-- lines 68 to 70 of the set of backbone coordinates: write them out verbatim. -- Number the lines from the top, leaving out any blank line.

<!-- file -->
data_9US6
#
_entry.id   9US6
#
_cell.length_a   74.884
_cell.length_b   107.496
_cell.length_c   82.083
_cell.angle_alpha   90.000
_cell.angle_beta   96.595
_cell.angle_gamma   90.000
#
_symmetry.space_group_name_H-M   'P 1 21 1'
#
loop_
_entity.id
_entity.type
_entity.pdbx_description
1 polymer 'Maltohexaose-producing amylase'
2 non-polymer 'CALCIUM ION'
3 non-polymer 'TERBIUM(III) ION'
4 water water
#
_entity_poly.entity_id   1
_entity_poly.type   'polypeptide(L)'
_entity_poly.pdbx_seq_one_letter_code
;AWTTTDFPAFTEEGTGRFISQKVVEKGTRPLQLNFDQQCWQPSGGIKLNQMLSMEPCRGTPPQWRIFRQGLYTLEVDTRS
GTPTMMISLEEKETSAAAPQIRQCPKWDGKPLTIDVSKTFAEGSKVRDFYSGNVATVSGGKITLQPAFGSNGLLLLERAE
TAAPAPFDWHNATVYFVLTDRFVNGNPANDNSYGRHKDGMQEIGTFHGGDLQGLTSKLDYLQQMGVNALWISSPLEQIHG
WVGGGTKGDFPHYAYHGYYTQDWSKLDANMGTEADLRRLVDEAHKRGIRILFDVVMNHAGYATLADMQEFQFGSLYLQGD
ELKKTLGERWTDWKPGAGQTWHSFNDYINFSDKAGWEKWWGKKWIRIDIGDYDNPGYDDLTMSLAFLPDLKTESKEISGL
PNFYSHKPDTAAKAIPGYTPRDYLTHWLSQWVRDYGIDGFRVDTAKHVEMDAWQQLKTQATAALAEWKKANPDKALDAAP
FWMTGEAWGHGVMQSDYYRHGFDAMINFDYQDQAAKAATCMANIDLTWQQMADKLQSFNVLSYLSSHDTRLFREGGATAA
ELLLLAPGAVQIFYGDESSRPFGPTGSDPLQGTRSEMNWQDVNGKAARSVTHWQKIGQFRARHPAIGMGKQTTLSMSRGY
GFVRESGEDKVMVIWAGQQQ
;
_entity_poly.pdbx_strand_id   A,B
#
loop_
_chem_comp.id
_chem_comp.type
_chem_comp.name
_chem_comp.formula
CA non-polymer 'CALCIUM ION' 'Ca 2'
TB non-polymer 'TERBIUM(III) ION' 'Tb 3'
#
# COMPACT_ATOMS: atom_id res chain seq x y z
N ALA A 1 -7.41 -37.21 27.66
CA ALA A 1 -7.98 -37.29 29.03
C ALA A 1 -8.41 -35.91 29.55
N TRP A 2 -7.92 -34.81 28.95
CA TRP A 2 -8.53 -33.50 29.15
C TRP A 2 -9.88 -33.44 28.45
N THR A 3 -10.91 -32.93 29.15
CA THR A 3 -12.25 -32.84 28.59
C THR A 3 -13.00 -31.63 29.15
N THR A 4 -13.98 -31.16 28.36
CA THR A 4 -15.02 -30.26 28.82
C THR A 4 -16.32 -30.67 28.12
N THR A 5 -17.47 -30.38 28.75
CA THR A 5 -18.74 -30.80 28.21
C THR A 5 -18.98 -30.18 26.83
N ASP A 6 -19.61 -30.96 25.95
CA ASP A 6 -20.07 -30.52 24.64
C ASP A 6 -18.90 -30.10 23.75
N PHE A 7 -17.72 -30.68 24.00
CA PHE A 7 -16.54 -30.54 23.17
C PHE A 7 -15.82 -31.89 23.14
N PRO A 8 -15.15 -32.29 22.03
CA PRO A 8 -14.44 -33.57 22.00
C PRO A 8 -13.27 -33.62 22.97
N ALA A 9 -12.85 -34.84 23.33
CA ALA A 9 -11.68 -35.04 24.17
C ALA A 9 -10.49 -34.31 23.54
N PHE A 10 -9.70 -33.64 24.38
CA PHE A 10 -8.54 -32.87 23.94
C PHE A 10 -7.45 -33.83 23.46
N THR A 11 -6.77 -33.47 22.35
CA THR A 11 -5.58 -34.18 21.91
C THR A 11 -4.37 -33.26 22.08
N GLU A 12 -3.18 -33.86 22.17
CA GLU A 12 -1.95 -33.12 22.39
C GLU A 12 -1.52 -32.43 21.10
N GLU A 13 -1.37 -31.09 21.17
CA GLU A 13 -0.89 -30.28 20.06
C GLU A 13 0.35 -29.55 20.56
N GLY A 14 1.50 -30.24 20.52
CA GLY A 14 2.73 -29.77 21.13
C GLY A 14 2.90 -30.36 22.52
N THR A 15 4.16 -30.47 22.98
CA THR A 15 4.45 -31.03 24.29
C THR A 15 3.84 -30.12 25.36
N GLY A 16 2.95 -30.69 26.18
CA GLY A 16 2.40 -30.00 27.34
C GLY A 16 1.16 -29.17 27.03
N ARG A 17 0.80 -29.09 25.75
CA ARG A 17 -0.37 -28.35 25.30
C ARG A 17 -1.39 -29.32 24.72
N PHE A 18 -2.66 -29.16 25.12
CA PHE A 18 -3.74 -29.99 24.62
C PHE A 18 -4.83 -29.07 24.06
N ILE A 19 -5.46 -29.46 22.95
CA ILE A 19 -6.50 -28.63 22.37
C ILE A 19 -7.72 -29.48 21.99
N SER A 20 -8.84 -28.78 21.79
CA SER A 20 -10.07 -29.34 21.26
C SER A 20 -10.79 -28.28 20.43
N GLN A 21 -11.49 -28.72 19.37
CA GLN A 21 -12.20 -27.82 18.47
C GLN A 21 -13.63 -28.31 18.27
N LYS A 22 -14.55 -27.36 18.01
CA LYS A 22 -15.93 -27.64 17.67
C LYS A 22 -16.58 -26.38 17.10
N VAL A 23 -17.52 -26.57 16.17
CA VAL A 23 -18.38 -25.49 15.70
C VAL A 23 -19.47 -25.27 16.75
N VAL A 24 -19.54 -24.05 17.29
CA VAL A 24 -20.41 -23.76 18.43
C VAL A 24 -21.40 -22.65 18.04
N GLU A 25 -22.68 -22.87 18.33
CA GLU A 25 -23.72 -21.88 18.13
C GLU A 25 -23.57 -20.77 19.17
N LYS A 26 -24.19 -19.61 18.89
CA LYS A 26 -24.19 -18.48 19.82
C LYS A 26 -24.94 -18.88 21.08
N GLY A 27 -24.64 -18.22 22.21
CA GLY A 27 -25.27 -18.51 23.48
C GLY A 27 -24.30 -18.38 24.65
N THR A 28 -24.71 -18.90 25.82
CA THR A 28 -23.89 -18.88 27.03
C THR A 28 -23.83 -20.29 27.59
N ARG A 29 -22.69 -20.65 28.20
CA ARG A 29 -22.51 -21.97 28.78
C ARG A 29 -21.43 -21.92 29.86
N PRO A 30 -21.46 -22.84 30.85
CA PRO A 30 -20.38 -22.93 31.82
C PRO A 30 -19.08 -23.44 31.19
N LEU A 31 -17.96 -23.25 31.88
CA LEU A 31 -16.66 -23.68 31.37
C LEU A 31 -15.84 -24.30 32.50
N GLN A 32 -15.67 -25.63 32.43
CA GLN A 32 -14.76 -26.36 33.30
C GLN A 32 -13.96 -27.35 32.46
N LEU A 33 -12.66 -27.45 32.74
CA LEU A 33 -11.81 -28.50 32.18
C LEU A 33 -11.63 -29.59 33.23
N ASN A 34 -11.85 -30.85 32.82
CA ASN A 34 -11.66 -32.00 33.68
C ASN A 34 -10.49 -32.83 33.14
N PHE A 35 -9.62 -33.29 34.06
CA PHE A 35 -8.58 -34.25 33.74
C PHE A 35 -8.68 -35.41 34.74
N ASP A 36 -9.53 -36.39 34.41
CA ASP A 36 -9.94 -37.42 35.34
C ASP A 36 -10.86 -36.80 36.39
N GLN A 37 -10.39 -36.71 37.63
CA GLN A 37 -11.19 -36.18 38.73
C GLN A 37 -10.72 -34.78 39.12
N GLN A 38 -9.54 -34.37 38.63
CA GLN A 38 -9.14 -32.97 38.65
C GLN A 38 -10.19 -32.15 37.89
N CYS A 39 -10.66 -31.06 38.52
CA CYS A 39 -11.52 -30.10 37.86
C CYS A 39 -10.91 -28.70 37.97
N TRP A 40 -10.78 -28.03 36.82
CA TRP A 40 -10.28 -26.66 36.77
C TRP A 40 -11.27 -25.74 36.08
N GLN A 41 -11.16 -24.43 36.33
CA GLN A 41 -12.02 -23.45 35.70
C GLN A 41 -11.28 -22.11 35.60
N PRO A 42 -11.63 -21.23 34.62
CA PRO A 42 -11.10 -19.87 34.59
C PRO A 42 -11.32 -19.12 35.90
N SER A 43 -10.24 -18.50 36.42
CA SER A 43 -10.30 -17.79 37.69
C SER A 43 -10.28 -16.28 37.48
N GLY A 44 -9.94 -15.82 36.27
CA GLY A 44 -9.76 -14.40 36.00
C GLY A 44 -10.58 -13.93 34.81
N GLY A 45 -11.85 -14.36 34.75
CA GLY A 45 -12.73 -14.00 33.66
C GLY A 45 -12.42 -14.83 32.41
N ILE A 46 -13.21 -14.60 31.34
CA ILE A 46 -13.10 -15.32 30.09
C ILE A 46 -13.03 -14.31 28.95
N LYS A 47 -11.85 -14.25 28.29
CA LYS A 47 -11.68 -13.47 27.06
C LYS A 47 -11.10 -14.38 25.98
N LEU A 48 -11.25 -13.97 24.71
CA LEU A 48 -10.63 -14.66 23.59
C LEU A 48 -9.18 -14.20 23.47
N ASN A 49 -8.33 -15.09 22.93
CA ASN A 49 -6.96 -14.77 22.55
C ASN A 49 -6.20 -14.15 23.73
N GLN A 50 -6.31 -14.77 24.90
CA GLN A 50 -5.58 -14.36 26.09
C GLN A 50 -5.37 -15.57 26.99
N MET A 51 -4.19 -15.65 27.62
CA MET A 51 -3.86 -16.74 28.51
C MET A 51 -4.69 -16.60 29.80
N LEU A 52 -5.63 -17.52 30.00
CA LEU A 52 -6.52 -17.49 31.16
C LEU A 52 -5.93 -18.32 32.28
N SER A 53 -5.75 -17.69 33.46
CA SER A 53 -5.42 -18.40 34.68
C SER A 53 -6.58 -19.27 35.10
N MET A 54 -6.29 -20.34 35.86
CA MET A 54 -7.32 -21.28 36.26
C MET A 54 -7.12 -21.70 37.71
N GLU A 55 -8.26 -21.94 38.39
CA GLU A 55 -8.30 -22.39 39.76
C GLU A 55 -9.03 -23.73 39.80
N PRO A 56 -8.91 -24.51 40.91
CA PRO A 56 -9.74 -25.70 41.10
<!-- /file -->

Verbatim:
N PRO A 8 -15.15 -32.29 22.03
CA PRO A 8 -14.44 -33.57 22.00
C PRO A 8 -13.27 -33.62 22.97